Microbial cell factories 2018 02 1617(1) 24 doi 10.1186/s12934-018-0876-0
Dengue is listed as a neglected tropical disease by the Center for Disease Control and Preservation, as there are insufficient integrated surveillance strategies, no effective treatment, and limited licensed vaccines. Consisting of four genetically distinct serotypes, dengue virus (DENV) causes serious life-threatening infections due to its complexity. Antibody-dependent enhancement by pre-existing cross-reactive as well as homotypic antibodies further worsens the clinical symptoms of dengue. Thus, a vaccine conferring simultaneous and durable immunity to each of the four DENV serotypes is essential to restrict its escalation. In deeply affected resource-limited countries, oral vaccination using food-grade organisms is considered to be a beneficial approach in terms of costs, patient comfort, and simple logistics for mass immunization. The current study used a mouse model to explore the immunogenicity of an oral dengue vaccine candidate prepared using whole recombinant yeast cells (WC) and cell-free extracts (CFE) from cells expressing recombinant Escherichia coli heat-labile toxin protein B-subunit (LTB) fused to the consensus dengue envelope domain III (scEDIII). Mice were treated orally with recombinant WC and CFE vaccines in 2-week intervals for 4 weeks and changes in systemic and mucosal immune responses were monitored.
Both WC and CFE dosage applications of LTB-scEDIII stimulated a systemic humoral immune response in the form of dengue-specific serum IgG as well as mucosal immune response in the form of secretory sIgA. Antigen-specific B cell responses in isolated lymphoid cells from the spleen and Peyer’s patches further indicated an elevated mucosal immune response. Cellular immune response estimated through lymphocyte proliferation assay indicated higher levels in CFE than WC dosage. Furthermore, sera obtained after both oral administrations successfully neutralized DENV-1, whereas CFE formulation only neutralized DENV-2 serotype, two representative serotypes which cause severe dengue infection. Sera from mice that were fed CFE preparations demonstrated markedly higher neutralizing titers compared to those from WC-fed mice. However, WC feeding elicited strong immune responses, which were similar to the levels induced by CFE feeding after intraperitoneal booster with purified scEDIII antigen.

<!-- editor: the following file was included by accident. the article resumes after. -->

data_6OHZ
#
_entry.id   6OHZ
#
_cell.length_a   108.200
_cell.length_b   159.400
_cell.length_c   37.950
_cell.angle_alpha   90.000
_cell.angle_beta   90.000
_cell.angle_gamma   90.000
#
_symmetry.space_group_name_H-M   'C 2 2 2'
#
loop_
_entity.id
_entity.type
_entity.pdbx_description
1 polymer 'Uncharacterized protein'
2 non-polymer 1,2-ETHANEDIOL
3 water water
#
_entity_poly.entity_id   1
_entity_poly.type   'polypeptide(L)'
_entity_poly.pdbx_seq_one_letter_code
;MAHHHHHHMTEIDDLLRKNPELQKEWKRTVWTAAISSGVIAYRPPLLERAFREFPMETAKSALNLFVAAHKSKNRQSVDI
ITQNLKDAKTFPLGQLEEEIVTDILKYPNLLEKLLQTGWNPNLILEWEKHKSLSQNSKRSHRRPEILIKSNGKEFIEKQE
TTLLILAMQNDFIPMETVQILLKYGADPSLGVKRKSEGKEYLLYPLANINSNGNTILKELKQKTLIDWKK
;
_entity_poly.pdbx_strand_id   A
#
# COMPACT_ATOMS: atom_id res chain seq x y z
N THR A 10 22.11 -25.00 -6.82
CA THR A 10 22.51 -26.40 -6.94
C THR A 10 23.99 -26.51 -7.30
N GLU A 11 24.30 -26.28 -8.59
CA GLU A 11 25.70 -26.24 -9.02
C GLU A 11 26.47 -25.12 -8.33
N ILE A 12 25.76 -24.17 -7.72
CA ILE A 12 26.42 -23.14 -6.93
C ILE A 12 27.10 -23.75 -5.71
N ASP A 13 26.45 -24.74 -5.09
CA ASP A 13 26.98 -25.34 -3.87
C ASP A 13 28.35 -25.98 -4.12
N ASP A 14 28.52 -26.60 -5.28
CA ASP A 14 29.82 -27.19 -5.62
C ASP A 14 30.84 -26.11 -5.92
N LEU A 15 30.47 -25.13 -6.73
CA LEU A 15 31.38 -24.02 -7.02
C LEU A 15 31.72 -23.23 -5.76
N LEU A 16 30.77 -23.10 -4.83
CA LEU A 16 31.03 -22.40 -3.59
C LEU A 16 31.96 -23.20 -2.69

CFE preparations of LTB-scEDIII produced strong immunogenicity with low processing requirements, signifying that this fusion protein shows promise as a potent oral vaccine candidate against dengue viral infection.